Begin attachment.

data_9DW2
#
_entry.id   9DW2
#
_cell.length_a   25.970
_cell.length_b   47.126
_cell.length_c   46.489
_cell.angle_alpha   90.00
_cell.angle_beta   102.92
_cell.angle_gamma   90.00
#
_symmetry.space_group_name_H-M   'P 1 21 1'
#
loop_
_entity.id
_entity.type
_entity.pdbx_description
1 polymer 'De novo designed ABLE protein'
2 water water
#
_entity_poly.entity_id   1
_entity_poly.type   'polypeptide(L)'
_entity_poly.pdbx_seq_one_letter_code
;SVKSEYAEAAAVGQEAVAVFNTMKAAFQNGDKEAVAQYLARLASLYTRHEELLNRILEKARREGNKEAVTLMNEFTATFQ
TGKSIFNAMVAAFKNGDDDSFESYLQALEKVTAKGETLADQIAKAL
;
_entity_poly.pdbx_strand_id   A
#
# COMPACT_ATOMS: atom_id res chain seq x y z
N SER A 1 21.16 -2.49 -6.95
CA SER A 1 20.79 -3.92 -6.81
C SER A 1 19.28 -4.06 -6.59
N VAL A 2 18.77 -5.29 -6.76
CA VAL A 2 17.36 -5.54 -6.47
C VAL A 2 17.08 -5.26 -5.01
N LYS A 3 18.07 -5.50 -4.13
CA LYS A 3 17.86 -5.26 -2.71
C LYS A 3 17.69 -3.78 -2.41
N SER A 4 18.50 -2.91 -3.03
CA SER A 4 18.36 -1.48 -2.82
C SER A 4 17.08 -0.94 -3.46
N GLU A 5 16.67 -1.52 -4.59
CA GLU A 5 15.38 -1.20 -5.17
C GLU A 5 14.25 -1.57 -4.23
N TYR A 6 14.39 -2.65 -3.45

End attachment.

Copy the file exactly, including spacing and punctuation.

data_9DW2
#
_entry.id   9DW2
#
_cell.length_a   25.970
_cell.length_b   47.126
_cell.length_c   46.489
_cell.angle_alpha   90.00
_cell.angle_beta   102.92
_cell.angle_gamma   90.00
#
_symmetry.space_group_name_H-M   'P 1 21 1'
#
loop_
_entity.id
_entity.type
_entity.pdbx_description
1 polymer 'De novo designed ABLE protein'
2 water water
#
_entity_poly.entity_id   1
_entity_poly.type   'polypeptide(L)'
_entity_poly.pdbx_seq_one_letter_code
;SVKSEYAEAAAVGQEAVAVFNTMKAAFQNGDKEAVAQYLARLASLYTRHEELLNRILEKARREGNKEAVTLMNEFTATFQ
TGKSIFNAMVAAFKNGDDDSFESYLQALEKVTAKGETLADQIAKAL
;
_entity_poly.pdbx_strand_id   A
#
# COMPACT_ATOMS: atom_id res chain seq x y z
N SER A 1 21.16 -2.49 -6.95
CA SER A 1 20.79 -3.92 -6.81
C SER A 1 19.28 -4.06 -6.59
N VAL A 2 18.77 -5.29 -6.76
CA VAL A 2 17.36 -5.54 -6.47
C VAL A 2 17.08 -5.26 -5.01
N LYS A 3 18.07 -5.50 -4.13
CA LYS A 3 17.86 -5.26 -2.71
C LYS A 3 17.69 -3.78 -2.41
N SER A 4 18.50 -2.91 -3.03
CA SER A 4 18.36 -1.48 -2.82
C SER A 4 17.08 -0.94 -3.46
N GLU A 5 16.67 -1.52 -4.59
CA GLU A 5 15.38 -1.20 -5.17
C GLU A 5 14.25 -1.57 -4.23
N TYR A 6 14.39 -2.65 -3.45